COVID-19 has not stopped the wheels of policy bureaucracy from grinding. Last week, the Centers for Medicare and Medicaid Services (CMS) released its final Notice of Benefit and Payment Parameters for the 2021 benefit year. You’ll find the document links below.

This final rule permits insurers to exclude the value of a pharmaceutical manufacturer’s copay support program from a patient’s annual deductible and out-of-pocket maximum obligations.

Translation: CMS has confirmed that insurers have the option to use copay accumulator adjustment for their pharmacy benefit programs.

Patients on specialty drugs lose big from accumulators, while plans profit from the lower spending that results. Consequently, copay maximizers have emerged as a more patient-friendly alternative to accumulators. Below, I remind you of the math behind these alternatives.

Plan sponsors are publicly denouncing copay support programs—while they’re privately embracing them. CMS’s final rule ignores the troubling reality behind maximizers and accumulators: They encourage plans to use pharmacy benefit deductibles as a scheme that allows payers—not patients—to reap the greatest benefits from a manufacturer’s patient support program.

Wednesday, September 02, 2020

Walgreens and CVS Top the 28,000 Pharmacies Profiting from the 340B Program. Will the Unregulated Party End? (rerun)

This week, I’m rerunning some popular posts while I work on the forthcoming 2020-21 Economic Report on Pharmaceutical Wholesalers and Specialty Distributors. Click here to see the original post and comments from July 2020.

I'm rerunning this post to provide context for manufacturers' recent actions regarding 340B contract pharmacies. The "SUBREGULATORY MISCHIEF" section below explains crucial background.


Yesterday, Eli Lilly announced that its products can be dispensed only at covered entities and their child sites, but not via external pharmacies. However, Lilly will permit its insulin to be dispensed from 340B contract pharmacies—as long as patients receive the discounted 340B prices of $0.03 per 3 mL pen or $0.10 per 10 mL vial. Amazing.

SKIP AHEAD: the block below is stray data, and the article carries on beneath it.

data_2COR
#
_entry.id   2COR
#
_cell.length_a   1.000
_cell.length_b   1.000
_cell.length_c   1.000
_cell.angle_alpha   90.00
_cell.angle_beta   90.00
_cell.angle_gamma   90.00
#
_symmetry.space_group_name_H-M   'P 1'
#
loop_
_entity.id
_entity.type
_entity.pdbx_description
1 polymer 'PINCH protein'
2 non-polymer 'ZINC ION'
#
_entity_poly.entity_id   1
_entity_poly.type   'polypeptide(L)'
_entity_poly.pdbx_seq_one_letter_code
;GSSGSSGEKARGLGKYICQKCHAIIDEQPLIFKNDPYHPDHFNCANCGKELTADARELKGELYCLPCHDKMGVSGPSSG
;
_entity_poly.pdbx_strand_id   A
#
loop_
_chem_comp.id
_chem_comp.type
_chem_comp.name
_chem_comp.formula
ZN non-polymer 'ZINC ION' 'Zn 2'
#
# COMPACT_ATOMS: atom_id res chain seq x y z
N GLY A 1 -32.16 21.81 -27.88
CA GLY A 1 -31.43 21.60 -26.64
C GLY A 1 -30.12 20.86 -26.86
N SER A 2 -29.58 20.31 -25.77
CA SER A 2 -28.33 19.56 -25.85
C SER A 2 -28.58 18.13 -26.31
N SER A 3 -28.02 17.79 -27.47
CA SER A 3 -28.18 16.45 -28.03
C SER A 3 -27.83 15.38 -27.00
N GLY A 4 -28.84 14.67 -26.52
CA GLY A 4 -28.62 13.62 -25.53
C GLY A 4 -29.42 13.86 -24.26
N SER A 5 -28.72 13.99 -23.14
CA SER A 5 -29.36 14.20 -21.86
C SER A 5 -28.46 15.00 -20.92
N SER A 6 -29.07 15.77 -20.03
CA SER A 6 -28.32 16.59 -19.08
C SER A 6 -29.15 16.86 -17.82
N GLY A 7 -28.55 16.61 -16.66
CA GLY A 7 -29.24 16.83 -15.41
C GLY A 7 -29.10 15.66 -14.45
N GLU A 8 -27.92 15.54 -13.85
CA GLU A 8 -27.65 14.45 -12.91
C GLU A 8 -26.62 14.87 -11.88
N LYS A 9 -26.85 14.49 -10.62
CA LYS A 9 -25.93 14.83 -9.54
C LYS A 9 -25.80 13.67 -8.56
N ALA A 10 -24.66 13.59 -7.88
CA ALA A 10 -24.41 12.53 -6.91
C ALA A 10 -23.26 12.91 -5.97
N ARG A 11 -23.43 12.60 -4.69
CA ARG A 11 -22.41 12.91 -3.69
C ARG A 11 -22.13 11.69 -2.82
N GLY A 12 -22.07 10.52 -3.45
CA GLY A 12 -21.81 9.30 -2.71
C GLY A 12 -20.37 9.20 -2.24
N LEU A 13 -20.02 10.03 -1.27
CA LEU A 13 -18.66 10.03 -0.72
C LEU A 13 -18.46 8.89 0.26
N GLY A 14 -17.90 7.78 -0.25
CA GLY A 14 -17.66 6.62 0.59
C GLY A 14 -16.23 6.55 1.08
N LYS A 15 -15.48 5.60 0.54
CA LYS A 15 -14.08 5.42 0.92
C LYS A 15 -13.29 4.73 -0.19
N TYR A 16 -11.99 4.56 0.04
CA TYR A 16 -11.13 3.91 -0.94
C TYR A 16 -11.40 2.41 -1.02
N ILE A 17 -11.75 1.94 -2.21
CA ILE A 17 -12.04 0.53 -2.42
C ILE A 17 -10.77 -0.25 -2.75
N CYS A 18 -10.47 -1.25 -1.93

It’s time for our annual look at the 340B Drug Pricing Program’s booming pharmacy component.

Our exclusive analysis of government data finds that 28,000 pharmacy locations—almost half of the U.S. industry—now act as contract pharmacies for the hospitals and other healthcare providers that participate in the 340B program. Over the past 12 months, the number of pharmacies in the program has grown by more than 3,300 locations.

As you will see below, multi-billion-dollar, for-profit, publicly traded pharmacy chains—Walgreens, CVS, Walmart, Rite Aid, Kroger, and Albertsons—continue their unchecked 340B expansion.

Despite this astonishing growth, the contract pharmacy component does not have—and has never had—a regulatory infrastructure. That’s because the subregulatory notice that created contract pharmacies wasn’t subject to any rulemaking procedures. Eli Lilly recently challenged this notice, which forced the government to concede that its own pharmacy guidance is “not legally enforceable.”

As you review our analysis, ponder why manufacturers still comply with HRSA’s non-binding guidance—and why investors remain unconcerned with the risks of public companies’ participation in the out-of-control 340B program.

Tuesday, September 01, 2020

PBMs and Drug Spending in 2019: CVS Health and Express Scripts Outperform Prime Therapeutics (rerun)